Obama, Democrats Make it Official: Reconciliation to Push Pro-Abortion Health Care

National   |   Steven Ertelt   |   Mar 3, 2010   |   9:00AM   |   WASHINGTON, DC

Obama, Democrats Make it Official: Reconciliation to Push Pro-Abortion Health Care

by Steven Ertelt
LifeNews.com Editor
March 3
, 2010

Washington, DC (LifeNews.com) — President Barack Obama and Democrats in Congress made it official today — saying they will use the controversial reconciliation process to railroad the pro-abortion health care bill through Congress. Under the process, the House will attempt to pass the pro-abortion Senate health care bill.

Then, both the House and Senate will go back and approve the reconciliation bill that will make changes to the Senate measure designed to ensure House Democrats will support the bill. In the Senate, Republicans will not be able to filibuster it.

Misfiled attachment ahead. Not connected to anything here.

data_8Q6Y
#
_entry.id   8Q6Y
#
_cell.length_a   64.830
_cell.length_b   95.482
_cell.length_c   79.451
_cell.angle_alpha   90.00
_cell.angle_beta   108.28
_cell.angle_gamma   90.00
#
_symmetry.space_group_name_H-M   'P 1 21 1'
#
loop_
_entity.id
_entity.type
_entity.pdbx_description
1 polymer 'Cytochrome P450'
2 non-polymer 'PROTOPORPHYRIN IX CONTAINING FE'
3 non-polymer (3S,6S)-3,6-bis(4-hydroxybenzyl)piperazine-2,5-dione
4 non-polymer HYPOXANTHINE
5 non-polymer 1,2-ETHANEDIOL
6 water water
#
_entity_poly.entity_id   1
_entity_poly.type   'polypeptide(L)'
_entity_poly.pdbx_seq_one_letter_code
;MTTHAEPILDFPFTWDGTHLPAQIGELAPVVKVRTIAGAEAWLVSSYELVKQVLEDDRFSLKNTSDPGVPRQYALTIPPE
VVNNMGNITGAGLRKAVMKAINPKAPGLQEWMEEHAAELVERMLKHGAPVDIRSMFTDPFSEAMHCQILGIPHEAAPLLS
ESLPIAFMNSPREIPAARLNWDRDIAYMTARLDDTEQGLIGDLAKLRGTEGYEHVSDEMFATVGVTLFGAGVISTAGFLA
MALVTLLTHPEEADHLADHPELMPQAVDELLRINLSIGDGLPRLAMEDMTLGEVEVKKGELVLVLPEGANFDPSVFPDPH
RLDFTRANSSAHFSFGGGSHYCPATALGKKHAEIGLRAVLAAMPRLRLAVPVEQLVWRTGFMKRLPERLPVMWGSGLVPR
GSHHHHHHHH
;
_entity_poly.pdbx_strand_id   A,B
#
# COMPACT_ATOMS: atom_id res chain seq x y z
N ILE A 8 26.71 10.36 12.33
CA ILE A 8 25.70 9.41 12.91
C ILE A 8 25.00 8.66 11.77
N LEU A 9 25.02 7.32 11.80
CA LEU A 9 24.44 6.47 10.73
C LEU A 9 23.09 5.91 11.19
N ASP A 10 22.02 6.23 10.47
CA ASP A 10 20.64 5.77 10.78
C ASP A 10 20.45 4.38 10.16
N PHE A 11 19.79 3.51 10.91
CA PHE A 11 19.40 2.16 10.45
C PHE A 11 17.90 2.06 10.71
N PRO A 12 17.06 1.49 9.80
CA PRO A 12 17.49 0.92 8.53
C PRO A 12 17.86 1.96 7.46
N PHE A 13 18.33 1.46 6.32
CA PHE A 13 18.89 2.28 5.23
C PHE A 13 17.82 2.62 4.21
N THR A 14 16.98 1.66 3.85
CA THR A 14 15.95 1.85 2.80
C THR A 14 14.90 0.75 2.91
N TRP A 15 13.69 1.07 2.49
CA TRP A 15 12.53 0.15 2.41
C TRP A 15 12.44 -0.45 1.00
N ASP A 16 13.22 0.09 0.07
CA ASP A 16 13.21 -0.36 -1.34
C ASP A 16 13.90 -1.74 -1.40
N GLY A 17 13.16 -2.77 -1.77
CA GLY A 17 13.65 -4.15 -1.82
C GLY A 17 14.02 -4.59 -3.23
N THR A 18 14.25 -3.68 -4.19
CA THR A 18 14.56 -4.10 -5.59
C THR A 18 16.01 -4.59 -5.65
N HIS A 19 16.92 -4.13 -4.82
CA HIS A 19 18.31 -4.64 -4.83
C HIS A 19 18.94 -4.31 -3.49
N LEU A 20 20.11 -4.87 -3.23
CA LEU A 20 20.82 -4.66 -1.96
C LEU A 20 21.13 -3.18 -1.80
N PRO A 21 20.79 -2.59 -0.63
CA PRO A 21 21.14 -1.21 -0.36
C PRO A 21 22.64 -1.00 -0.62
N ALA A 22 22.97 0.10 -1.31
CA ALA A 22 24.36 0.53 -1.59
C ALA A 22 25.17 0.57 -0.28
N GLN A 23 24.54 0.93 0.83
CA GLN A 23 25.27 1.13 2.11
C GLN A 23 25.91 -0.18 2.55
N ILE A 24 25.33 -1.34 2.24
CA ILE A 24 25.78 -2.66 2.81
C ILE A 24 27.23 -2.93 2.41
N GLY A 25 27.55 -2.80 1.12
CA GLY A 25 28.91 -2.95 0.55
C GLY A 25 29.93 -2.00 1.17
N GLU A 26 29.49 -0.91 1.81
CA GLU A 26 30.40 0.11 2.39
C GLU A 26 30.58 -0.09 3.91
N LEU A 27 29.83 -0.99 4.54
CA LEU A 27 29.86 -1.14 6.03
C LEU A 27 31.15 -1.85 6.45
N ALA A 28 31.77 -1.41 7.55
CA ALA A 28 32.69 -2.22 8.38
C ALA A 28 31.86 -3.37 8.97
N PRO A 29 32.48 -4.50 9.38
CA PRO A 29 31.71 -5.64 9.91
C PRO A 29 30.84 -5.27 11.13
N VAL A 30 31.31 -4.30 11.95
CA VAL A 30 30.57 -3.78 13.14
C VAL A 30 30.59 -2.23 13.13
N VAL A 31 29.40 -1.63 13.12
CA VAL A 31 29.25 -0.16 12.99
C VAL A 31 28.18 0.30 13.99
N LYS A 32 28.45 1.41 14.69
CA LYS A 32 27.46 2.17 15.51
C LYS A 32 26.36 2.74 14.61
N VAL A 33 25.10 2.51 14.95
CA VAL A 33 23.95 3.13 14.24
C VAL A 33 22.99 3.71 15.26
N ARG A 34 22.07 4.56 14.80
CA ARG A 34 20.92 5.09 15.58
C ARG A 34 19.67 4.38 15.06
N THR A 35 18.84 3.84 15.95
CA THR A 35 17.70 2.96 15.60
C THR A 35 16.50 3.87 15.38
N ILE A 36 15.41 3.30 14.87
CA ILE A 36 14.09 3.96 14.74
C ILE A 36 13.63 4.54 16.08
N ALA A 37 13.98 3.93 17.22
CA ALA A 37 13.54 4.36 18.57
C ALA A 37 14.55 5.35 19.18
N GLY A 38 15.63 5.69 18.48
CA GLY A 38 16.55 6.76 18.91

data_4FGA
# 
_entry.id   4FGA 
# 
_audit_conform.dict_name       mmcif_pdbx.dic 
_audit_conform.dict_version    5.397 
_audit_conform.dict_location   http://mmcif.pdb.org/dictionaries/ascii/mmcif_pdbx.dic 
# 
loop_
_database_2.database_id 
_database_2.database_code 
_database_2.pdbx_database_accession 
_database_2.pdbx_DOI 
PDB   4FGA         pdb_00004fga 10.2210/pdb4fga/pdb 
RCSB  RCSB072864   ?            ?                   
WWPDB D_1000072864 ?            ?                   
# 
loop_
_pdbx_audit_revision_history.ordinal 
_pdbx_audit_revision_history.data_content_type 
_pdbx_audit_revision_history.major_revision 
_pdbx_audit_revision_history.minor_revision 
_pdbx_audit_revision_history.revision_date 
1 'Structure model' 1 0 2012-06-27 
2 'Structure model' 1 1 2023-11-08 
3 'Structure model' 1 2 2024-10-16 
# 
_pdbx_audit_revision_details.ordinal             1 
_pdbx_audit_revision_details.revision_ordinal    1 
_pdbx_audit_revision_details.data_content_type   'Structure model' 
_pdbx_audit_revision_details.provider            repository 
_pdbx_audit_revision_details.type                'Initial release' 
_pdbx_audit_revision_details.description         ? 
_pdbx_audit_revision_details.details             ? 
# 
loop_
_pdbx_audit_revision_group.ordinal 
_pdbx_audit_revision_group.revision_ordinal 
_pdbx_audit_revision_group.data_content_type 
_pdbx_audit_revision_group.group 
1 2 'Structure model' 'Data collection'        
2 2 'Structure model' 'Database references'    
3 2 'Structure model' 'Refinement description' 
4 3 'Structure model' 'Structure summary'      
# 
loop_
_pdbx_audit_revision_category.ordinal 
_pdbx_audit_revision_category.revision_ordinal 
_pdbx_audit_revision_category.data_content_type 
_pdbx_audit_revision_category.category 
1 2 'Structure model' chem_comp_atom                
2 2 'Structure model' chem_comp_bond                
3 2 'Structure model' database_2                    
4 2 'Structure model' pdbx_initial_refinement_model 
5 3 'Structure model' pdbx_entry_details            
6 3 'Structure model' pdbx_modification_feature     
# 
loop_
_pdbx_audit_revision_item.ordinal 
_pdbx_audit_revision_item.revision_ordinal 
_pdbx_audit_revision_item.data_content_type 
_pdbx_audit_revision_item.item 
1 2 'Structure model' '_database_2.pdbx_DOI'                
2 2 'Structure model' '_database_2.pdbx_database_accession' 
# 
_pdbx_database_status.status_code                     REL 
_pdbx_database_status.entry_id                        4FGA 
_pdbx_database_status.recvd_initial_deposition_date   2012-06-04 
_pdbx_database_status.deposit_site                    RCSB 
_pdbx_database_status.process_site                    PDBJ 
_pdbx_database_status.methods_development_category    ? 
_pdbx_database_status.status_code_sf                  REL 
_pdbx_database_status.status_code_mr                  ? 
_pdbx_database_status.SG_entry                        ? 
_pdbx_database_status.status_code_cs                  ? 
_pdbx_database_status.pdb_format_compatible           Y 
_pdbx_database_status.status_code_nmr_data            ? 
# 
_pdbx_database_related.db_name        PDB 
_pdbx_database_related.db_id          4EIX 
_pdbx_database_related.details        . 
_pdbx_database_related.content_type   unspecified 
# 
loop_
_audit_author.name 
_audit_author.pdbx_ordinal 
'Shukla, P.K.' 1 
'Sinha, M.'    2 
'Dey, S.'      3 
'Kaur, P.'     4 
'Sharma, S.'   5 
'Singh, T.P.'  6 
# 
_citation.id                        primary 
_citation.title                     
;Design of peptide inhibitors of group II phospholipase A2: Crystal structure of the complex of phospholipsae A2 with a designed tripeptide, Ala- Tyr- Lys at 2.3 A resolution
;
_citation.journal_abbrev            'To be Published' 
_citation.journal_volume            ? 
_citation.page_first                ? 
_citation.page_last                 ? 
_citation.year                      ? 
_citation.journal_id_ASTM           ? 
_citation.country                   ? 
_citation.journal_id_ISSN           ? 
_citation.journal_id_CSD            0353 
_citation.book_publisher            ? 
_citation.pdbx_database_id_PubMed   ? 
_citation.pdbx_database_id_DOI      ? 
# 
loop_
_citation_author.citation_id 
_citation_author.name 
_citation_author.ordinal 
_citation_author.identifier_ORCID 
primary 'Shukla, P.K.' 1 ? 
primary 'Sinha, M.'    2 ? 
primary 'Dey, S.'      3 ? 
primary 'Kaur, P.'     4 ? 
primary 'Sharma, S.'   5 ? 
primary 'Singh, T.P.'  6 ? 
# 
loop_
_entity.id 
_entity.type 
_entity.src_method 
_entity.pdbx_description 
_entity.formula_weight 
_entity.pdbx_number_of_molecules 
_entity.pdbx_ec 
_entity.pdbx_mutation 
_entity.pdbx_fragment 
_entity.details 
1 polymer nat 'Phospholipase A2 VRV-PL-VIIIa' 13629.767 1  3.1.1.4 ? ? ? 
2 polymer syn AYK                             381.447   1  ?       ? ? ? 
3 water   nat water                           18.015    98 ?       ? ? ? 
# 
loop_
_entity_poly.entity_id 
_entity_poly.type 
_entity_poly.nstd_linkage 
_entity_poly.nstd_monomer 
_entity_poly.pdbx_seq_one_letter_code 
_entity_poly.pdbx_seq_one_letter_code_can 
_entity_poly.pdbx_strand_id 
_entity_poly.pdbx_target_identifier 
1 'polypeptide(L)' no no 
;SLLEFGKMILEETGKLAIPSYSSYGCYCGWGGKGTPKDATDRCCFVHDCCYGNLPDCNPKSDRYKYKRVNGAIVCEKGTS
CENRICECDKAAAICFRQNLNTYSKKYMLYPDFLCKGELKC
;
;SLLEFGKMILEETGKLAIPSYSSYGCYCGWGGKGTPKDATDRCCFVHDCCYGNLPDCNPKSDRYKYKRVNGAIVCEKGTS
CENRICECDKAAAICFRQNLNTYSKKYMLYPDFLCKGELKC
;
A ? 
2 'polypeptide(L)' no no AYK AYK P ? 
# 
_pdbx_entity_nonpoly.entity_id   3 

The reconciliation bill will not revoke the massive abortion funding under the Senate measure and will not correct any of the other pro-abortion problems with the bill.

In a speech at the White House, Obama launched his final push to get the pro-abortion health care bill approved and unveiled more changes for the reconciliation bill to twist arms for votes for the bill.

"The American people want to know if it’s still possible for Washington to look out for their interests and their future," Obama said, despite polls showing Americans oppose the pro-abortion health care bill and abortion funding. "They are waiting for us to act. They are waiting for us to lead. And as long as I hold this office, I intend to provide that leadership."

"This is our proposal. This is where we’ve ended up. It’s an approach that has been debated and changed and I believe improved over the last year," Obama added, despite his own pledge not to have a bill that funds abortions.

"This is where we’ve ended up," he said about the final status of the Senate bill.